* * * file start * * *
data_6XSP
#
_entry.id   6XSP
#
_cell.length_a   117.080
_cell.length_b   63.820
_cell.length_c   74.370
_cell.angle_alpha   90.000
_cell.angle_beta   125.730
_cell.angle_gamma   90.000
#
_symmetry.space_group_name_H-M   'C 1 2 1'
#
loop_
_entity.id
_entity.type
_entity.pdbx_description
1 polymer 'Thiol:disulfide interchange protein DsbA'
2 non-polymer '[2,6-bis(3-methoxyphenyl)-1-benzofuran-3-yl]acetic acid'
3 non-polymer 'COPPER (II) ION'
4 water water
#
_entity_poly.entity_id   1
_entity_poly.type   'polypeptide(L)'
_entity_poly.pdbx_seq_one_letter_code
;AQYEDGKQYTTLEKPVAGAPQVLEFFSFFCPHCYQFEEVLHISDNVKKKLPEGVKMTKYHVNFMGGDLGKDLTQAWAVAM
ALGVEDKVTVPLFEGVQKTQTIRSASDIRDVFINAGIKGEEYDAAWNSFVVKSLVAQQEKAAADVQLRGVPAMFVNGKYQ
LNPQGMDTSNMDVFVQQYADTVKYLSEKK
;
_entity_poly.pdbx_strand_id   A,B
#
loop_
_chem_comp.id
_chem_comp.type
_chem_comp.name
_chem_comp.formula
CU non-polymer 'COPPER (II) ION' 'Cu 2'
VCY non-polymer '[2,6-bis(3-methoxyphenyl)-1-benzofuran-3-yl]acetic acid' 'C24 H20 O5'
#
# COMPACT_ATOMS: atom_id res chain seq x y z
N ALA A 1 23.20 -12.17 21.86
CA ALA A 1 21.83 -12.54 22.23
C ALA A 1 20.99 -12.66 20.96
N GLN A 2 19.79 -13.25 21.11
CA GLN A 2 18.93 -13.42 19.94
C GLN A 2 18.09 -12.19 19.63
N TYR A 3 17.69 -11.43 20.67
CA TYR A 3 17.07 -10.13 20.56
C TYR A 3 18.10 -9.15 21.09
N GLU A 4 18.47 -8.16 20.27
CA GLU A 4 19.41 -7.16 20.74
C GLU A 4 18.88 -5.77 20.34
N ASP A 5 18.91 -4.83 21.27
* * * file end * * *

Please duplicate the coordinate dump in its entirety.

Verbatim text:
data_6XSP
#
_entry.id   6XSP
#
_cell.length_a   117.080
_cell.length_b   63.820
_cell.length_c   74.370
_cell.angle_alpha   90.000
_cell.angle_beta   125.730
_cell.angle_gamma   90.000
#
_symmetry.space_group_name_H-M   'C 1 2 1'
#
loop_
_entity.id
_entity.type
_entity.pdbx_description
1 polymer 'Thiol:disulfide interchange protein DsbA'
2 non-polymer '[2,6-bis(3-methoxyphenyl)-1-benzofuran-3-yl]acetic acid'
3 non-polymer 'COPPER (II) ION'
4 water water
#
_entity_poly.entity_id   1
_entity_poly.type   'polypeptide(L)'
_entity_poly.pdbx_seq_one_letter_code
;AQYEDGKQYTTLEKPVAGAPQVLEFFSFFCPHCYQFEEVLHISDNVKKKLPEGVKMTKYHVNFMGGDLGKDLTQAWAVAM
ALGVEDKVTVPLFEGVQKTQTIRSASDIRDVFINAGIKGEEYDAAWNSFVVKSLVAQQEKAAADVQLRGVPAMFVNGKYQ
LNPQGMDTSNMDVFVQQYADTVKYLSEKK
;
_entity_poly.pdbx_strand_id   A,B
#
loop_
_chem_comp.id
_chem_comp.type
_chem_comp.name
_chem_comp.formula
CU non-polymer 'COPPER (II) ION' 'Cu 2'
VCY non-polymer '[2,6-bis(3-methoxyphenyl)-1-benzofuran-3-yl]acetic acid' 'C24 H20 O5'
#
# COMPACT_ATOMS: atom_id res chain seq x y z
N ALA A 1 23.20 -12.17 21.86
CA ALA A 1 21.83 -12.54 22.23
C ALA A 1 20.99 -12.66 20.96
N GLN A 2 19.79 -13.25 21.11
CA GLN A 2 18.93 -13.42 19.94
C GLN A 2 18.09 -12.19 19.63
N TYR A 3 17.69 -11.43 20.67
CA TYR A 3 17.07 -10.13 20.56
C TYR A 3 18.10 -9.15 21.09
N GLU A 4 18.47 -8.16 20.27
CA GLU A 4 19.41 -7.16 20.74
C GLU A 4 18.88 -5.77 20.34
N ASP A 5 18.91 -4.83 21.27